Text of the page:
The opinion of the court was delivered by: William W. Caldwell United States District Judge
The pro se plaintiff, Tony Henderson, filed this action against defendant, Lawrence S. Pollack, D.O., alleging that Dr. Pollack intentionally mistreated him for a work-related injury, thereby causing injury to his back. Dr. Pollack was treating Plaintiff as his doctor under the Pennsylvania Workers' Compensation Act. Plaintiff invokes 42 U.S.C. § 1983 in his complaint and seeks compensatory and punitive damages.
We are considering two motions to dismiss filed by Defendant under Fed. R. Civ. P. 12(b)(6).*fn1 Defendant presents three arguments. First, Plaintiff has no civil-rights claims because section 1983 requires action under color of state law, and Dr. Pollack is not a state actor. Second, all claims, whether state or federal, are barred by the applicable statutes of limitations. Third, any state-law claims for medical malpractice must be dismissed for failure to comply with the Pennsylvania rule requiring a certificate of merit be filed to support any professional liability claims.
In considering a motion to dismiss, we must accept as true the factual allegations in the complaint, In re Exxon Mobil Corp. Sec. Litig., 500 F.3d 189, 190 n.1 (3d Cir. 2007), and construe any inferences to be drawn from the allegations in the plaintiff's favor. Morrison v. Madison Dearborn Capital Partners III L.P., 463 F.3d 312, 314 (3d Cir. 2006). The court is not limited to evaluating the complaint alone; it can also consider documents attached to the complaint, other documents that are indisputably authentic, and matters of public record. Delaware Nation v. Pennsylvania, 446 F.3d 410, 413 n.2 (3d Cir. 2006).
Plaintiff's complaint alleges the following. On November 3, 2004, he was injured when a table with 600 pounds of sheet metal flipped onto him at work. (Doc. 1, Compl., p. 2.) He was sent to the Industrial Resource Center for evaluation. The center's assessment sheet, dated November 3, 2004, indicates he suffered a left shoulder injury and that Plaintiff reported he "felt a pulling" in the left shoulder "which progressively worsened." (Doc. 1, Ex. A1.) The sheet also indicated he felt a "burning pain, rad's to L neck" and that Plaintiff could not raise his left arm above 45 degrees.
The center conducted a follow-up exam on November 10, 2004. According to the assessment sheet, Plaintiff complained of "left shoulder stiffness & pain radiating to upper and lower back areas." (Id., Ex. A2.)
Plaintiff was referred to Memorial Hospital in York, Pennsylvania, and Dr. Pollack, who has a "place of business" on Fifth Avenue in York, saw him on November 11, 2004. (Id., pp. 1-2.) Plaintiff told Dr. Pollack he was experiencing "severe pain in his neck and lower back and a numbness in the right arm" and alleged that Dr. Pollack told him that it did not "matter what you feel in your neck and lower back." (Id.). Defendant also allegedly stated that "[you] don't understand how Worker Compensation Insurance works and I am only going to see you for your shoulder injury." (Id.) According to Plaintiff, even after he told Dr. Pollack that he did not have a shoulder injury and that he could not raise his arms because of the pain in his upper back, Defendant "still refus[ed] to diagnose the cause of the pain and injury, "[s]tating that Plaintiff did not understand the rules that doctors have to follow when it came to Worker Compensation." (Id.) Instead, Defendant ordered an MRI arthrogram of the left shoulder, which was taken on November 17, 2004. It revealed no rotator cuff tear. (Doc. 1, Ex. A3.)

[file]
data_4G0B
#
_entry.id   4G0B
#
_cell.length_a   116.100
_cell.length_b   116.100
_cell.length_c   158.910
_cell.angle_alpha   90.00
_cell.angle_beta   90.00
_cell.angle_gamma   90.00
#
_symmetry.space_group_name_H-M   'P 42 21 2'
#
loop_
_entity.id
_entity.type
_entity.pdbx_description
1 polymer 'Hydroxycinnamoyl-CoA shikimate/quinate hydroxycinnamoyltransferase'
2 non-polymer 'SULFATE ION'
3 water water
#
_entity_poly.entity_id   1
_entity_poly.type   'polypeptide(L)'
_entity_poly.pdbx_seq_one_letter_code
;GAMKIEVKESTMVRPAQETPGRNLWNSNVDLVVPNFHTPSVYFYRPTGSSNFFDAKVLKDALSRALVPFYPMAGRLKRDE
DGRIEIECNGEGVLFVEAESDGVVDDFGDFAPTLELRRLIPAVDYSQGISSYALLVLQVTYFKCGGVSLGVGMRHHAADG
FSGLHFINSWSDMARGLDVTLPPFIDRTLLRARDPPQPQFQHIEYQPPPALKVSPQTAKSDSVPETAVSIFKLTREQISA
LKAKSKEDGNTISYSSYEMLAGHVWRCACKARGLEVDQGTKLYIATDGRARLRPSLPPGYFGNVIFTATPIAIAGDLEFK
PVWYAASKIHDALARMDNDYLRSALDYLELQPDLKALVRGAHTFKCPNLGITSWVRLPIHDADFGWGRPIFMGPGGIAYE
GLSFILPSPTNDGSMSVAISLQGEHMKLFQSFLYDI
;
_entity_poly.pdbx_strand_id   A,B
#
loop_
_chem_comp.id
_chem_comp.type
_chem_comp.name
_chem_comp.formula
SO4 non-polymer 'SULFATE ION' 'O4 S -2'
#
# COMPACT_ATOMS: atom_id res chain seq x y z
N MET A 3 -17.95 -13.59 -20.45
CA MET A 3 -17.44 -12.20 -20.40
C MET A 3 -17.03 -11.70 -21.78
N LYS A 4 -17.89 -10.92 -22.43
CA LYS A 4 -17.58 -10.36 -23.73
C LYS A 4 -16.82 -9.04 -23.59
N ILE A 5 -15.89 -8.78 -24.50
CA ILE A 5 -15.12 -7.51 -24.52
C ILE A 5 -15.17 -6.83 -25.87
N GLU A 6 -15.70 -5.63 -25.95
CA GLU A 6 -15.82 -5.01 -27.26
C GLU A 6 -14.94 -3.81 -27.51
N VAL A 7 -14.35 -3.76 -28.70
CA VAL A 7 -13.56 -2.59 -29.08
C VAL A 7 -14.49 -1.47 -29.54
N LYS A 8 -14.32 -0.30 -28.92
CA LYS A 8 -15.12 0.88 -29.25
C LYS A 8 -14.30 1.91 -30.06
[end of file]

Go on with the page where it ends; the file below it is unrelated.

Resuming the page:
On November 30, 2004, Plaintiff met with Dr. Pollack and told him and a nurse that his pain had worsened, that it was becoming harder to walk and raise his arms, and that he was experiencing numbness in his right leg. (Compl., p. 2.) Plaintiff alleges that Dr. Pollack said "it could just be in your head" and he "refuse[ed] to diagnose the injury." (Id.)
On December 9, 2004, Plaintiff met with Dr. Pollack for the third time and alleges that a nurse (who was also his case coordinator, apparently for workers' compensation) told him that Dr. Pollack thought Plaintiff was not truthful about his pain. (Id.) Again, Plaintiff told Dr. Pollack that his pain was increasing and that it felt like it was coming from his upper and lower back. (Id.) Defendant prescribed medication for the pain and "order[ed]" Plaintiff to continue working. (Id.)
On December 30, 2004, Plaintiff saw Dr. Pollack and expressed the same complaints, but Defendant told him that "he could not change doctors until he was seen by Defendant for 90 days." (Id.) Defendant prescribed a different pain medication and instructed Plaintiff to enter a work-hardening program. (Id.) Plaintiff began the program on January 1, 2004, and the staff told him that Dr. Pollack informed them that his injury was to the left shoulder, even though the MRI had shown otherwise. (Id.) According to Plaintiff, he attended five out of the nine sessions in the program but could not complete it because it was too painful. (Id., p. 3.)
Plaintiff's final visit with Dr. Pollack took place on January 20, 2005. (Id.) Dr. Pollack allegedly informed him that "he was inconsistent with complaints." (Id.) ...